June 26, 2017

What To Eat in Fukuoka (Kyushu, Japan)

What To Eat in Fukuoka (Kyushu, Japan)

Fukuoka is the biggest city in Kyushu prefecture and one of the great gourmand cities of Japan. Historically, the city’s location on the northern shore of Kyushu made it a gateway via which Chinese and Korean influence entered the country, which led to a unique cuisine and many unique Fukuoka foods that have since become popular all throughout Japan.

The city began as twin towns formed around a river: “Fukuoka”, the castle town to the west of the river where the samurai lived, and “Hakata”, the merchant town to the east which was famous for its arts and crafts and industrious people. The two towns merged in 1889, but the term “Hakata” is still widely used today to refer to Fukuoka food, language, and culture.

With its warm weather, excellent public transportation system, and amazing food, it’s no wonder that Fukuoka appears every year on the top 10 most liveable cities in the world based on quality of life. Read on to learn more about what to eat in Fukuoka on your next visit.

6 of the Best Fukuoka Foods

Hakata Ramen

Perhaps the most well-known food to come out of Fukuoka is Hakata ramen. Named after the old name for the region, Hakata ramen is a distinct type of ramen with pork bone broth and thin straight egg noodles. It has become one of the most popular styles of ramen, not only in Japan but around the world. The soup is made by boiling bones from every part of the pig for a gelatinous stock with a powerful scent and flavor. Hakata ramen originated close to the docks in old Hakata, where busy workers needed a fast bite to eat, so the noodles were cooked very quickly until just al dente. No doubt you’ll find it so delicious you’ll need to order “kaedama” (a second helping of noodles)!


Mentaiko is the spicy salted version of tarako, the roe of the pollock fish. It came to Fukuoka after World War II via the port city of Busan in Korea, and has become popular to eat over rice or as a pub snack with some shochu, sake, or beer. Mentaiko can also be used as an ingredient for cooking, such as mixed with cream for a pasta sauce, or used as a topping for pizza and other dishes. When visiting Fukuoka from other parts of Japan, it’s very common to buy packaged mentaiko as an “omiyage” (souvenir) to bring back home.


Another of the best Fukuoka foods, which has become popular across Japan, is motsunabe, a hot pot (nabe) dish made with beef or pork giblets (motsu). While eating offal is not so popular in some Western countries, the Japanese ideology of “mottainai” (which roughly translates to “waste not, want not”) prizes using every part of the animal for cooking. The giblets are carefully cleaned and blanched to remove any harsh odors or flavors, and then simmered in a strong broth of soy sauce or miso, which stands up well to the bold flavor of the organ meat. Garlic, chives, and chili pepper is also added for an irresistible taste. At the end of the meal, rice can be added to the pot to make a richly flavored porridge. Be sure to enjoy motsunabe with some of Kyushu’s regional liquor, shochu.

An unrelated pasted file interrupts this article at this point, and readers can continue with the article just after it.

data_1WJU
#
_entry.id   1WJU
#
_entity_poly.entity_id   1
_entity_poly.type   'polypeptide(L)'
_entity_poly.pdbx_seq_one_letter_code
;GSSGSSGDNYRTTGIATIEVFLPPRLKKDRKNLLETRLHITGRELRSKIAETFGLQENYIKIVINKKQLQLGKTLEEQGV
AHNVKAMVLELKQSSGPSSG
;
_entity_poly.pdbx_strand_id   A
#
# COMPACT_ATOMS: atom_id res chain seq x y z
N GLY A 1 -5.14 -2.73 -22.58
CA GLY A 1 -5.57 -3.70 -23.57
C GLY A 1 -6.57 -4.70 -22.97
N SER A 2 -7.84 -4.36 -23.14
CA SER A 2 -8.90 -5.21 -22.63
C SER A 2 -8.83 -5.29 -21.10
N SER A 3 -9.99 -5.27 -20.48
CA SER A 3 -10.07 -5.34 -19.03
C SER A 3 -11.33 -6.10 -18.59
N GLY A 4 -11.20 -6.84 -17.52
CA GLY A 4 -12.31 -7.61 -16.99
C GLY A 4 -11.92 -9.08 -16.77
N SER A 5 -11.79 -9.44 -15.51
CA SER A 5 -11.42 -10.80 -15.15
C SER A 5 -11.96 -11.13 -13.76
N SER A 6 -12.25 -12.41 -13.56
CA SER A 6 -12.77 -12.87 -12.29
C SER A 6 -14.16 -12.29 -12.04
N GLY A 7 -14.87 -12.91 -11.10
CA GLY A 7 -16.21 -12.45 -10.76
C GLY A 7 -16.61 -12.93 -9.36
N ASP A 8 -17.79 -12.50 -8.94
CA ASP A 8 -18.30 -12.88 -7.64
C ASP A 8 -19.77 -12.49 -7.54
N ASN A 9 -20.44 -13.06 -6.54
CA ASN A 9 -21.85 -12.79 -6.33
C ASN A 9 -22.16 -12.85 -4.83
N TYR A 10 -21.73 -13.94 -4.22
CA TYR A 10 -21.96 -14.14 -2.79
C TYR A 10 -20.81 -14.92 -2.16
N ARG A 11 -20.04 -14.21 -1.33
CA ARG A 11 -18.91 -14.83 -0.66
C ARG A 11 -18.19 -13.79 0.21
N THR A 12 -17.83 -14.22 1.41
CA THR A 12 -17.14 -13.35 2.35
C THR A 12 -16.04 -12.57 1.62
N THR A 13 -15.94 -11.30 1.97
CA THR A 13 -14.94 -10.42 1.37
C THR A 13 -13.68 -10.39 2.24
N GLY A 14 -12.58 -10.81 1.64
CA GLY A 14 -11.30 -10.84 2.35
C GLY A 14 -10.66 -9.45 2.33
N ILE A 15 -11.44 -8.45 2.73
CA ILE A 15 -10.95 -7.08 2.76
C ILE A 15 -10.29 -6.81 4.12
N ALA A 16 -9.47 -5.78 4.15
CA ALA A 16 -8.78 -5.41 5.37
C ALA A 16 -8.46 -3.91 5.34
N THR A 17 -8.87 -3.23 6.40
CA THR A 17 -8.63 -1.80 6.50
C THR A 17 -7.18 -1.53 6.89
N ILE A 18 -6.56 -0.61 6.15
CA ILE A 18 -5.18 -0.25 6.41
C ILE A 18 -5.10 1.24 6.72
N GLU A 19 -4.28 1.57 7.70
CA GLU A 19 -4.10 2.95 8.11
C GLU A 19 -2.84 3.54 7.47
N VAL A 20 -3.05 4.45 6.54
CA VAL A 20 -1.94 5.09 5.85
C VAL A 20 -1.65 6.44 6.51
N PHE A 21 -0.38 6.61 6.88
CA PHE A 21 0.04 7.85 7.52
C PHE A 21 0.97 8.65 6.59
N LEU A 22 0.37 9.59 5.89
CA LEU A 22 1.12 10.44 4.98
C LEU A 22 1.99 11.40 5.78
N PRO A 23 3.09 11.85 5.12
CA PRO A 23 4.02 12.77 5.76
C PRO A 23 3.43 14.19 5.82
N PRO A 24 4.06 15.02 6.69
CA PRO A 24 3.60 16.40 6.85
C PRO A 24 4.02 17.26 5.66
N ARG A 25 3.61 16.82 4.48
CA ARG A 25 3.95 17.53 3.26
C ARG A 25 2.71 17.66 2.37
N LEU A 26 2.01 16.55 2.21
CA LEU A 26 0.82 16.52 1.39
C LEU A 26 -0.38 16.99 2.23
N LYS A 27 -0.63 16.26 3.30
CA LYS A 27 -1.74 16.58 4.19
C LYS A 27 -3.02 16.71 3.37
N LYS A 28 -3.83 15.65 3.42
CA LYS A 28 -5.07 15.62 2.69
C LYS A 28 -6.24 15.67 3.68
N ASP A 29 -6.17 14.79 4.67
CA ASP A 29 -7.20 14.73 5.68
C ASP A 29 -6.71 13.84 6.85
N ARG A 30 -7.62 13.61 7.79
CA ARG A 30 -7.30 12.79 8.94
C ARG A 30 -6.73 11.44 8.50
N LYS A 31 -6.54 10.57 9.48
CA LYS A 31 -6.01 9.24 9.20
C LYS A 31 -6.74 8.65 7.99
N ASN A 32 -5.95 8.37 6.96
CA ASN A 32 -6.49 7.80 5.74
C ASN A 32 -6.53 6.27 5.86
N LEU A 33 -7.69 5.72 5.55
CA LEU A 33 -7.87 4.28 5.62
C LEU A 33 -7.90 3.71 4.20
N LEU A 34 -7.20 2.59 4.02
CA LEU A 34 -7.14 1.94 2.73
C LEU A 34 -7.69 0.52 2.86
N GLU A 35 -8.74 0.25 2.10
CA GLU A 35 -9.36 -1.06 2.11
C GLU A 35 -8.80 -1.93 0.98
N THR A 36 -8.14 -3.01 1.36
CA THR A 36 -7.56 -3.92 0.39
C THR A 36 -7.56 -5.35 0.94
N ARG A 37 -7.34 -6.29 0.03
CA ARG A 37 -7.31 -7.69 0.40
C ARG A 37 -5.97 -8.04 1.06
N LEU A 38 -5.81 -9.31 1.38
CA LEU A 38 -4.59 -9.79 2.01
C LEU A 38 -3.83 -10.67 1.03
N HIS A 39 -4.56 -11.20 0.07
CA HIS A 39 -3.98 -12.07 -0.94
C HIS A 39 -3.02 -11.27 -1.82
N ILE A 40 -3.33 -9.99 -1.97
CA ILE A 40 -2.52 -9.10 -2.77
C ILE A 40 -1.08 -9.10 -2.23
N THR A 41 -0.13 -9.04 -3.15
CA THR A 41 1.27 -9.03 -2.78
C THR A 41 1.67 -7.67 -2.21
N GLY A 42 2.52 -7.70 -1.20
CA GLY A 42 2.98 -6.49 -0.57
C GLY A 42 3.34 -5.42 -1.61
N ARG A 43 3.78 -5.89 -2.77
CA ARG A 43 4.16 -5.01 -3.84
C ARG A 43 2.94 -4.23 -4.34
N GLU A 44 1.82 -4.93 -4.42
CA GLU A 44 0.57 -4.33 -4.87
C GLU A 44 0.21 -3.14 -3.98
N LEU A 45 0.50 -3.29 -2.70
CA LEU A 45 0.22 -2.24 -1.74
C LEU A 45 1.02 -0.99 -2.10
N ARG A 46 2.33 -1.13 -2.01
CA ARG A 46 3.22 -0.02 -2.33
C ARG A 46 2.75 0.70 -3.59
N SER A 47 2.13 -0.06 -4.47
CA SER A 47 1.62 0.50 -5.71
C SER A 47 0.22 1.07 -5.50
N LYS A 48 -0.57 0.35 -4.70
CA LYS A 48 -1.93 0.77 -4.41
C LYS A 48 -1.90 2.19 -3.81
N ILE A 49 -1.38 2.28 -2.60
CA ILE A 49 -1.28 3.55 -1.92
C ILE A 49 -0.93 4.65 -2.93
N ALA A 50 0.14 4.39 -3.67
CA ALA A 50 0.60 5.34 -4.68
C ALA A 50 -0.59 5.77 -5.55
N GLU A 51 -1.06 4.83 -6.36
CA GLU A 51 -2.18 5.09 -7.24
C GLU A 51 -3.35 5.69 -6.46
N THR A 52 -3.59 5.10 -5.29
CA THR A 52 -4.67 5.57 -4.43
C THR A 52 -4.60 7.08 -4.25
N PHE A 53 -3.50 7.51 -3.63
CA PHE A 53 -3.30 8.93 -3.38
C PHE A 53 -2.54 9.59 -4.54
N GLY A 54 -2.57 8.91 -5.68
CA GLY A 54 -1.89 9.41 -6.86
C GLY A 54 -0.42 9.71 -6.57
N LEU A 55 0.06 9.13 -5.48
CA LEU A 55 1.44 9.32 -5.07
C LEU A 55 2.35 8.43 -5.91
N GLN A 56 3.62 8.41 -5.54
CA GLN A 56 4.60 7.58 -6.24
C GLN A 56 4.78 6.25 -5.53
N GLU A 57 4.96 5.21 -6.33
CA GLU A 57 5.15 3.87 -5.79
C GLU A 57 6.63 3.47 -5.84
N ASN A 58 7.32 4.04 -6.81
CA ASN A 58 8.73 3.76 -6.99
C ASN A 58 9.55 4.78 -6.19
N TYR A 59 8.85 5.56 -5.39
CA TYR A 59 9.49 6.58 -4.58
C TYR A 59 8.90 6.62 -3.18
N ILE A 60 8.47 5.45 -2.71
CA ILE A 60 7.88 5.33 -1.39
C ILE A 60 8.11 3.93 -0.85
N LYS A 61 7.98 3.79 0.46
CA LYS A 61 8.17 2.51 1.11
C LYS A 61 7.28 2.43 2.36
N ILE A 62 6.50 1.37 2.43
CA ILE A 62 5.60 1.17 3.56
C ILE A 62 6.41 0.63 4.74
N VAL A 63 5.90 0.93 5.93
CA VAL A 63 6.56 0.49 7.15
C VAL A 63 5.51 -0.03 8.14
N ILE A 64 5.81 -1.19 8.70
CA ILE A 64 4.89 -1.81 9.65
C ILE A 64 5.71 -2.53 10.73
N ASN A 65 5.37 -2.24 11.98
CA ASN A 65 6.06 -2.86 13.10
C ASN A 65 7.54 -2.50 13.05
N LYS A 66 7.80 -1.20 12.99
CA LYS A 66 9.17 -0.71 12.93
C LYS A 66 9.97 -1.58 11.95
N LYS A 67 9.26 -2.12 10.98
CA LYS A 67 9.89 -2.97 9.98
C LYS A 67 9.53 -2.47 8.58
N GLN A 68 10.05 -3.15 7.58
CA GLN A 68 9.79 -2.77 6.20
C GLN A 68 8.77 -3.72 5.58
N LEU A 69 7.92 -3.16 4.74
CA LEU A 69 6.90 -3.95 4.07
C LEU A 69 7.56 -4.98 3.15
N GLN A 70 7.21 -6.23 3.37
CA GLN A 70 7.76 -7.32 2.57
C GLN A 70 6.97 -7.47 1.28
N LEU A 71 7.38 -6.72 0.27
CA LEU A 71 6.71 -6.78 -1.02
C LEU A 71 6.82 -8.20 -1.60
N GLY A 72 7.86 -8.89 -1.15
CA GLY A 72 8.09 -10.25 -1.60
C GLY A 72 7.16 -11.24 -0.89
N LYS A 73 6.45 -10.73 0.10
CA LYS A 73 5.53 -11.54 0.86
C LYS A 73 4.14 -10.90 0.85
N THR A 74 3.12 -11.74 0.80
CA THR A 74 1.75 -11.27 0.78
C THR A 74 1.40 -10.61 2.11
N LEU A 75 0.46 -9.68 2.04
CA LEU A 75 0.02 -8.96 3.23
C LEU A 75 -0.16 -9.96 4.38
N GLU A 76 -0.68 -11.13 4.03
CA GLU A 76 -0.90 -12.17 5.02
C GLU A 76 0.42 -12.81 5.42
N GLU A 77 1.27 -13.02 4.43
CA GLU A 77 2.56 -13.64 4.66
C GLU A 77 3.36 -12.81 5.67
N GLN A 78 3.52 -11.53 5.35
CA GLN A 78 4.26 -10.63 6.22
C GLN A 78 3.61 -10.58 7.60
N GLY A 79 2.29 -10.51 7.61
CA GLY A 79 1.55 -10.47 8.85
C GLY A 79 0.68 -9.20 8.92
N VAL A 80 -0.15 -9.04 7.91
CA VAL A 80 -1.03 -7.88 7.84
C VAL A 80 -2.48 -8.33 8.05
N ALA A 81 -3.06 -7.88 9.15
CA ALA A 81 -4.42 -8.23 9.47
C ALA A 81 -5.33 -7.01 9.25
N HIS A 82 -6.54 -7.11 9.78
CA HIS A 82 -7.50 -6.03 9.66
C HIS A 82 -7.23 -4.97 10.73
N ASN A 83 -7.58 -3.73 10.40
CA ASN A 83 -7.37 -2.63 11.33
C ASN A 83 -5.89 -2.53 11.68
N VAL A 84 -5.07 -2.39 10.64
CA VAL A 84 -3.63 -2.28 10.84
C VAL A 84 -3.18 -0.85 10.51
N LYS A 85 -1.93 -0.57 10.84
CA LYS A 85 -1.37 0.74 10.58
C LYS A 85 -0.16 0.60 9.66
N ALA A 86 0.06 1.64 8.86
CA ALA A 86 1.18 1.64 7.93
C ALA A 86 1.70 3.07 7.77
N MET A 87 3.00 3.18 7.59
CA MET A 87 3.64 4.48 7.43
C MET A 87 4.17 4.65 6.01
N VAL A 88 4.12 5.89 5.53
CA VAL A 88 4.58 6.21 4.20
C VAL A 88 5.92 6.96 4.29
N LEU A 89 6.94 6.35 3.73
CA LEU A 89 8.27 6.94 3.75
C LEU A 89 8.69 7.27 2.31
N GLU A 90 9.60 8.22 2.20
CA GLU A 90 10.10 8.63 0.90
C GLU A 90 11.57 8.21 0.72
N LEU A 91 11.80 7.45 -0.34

Hakata Udon/ Goboten Udon

While the word “Hakata” often brings ramen to mind, udon is just as if not more popular to eat in Fukuoka, as the area is the second largest producer of wheat in Japan. Thick Hakata udon noodles are made with local wheat flour and cooked until soft, while retaining a dense, chewy center. They noodles are served in a gently sweet broth made with bonito (skipjack tuna), sardines, kombu kelp, and dried seaweed. Common toppings include plenty of sliced Hakata green onion and goboten. Goboten is shredded gobo (burdock root) that has been battered and fried tempura-style until crisp, which is why another name for Hakata udon is “goboten udon”. Although Hakata ramen is delicious, it’s also quite rich and fattening so many locals try to avoid eating it too often. Hakata udon, however, is a food that can be enjoyed several times a week with less guilt.


Mizutaki is another classic Fukuoka food, comprising a hot pot dish made with Kyushu’s native jidori chicken. Although hot pot is typically a winter dish in Japan, mizutaki can be enjoyed all year round. Free-range chicken on the bone is simmered gently in flavored broth, along with Hakata green onions and seasonal vegetables. As the chicken bones release their collagen, the broth becomes rich and silky smooth. The cooked chicken is then served and eaten with citrusy ponzu sauce.

Nakasu Street Stalls

At night, the Nakasu entertain district close to the waterfront comes alive with over 200 yatai (street food stalls) offering up ramen, grilled chicken skewers, and a variety of alcoholic beverages. These bustling stands are popular with both local office workers and tourists—foreign and Japanese—and have become a major symbol for the city. It’s common to go around from stall to stall trying different foods, known as “hashigo” (ladder) dining, similar to a pub crawl. So don’t be shy to take a seat at one of the stands and rub elbows with other diners!

Fukuoka Cuisine is a Compelling Reason to Visit Japan’s Southernmost Island

Away from the bigger cities of Tokyo and Osaka, Fukuoka offers its own unique vibe and plenty of amazing things to eat. Be sure to plan a visit on your next trip to Japan, and check out the Gurunavi listings when looking for where and what to eat in Fukuoka. Itadakimasu!

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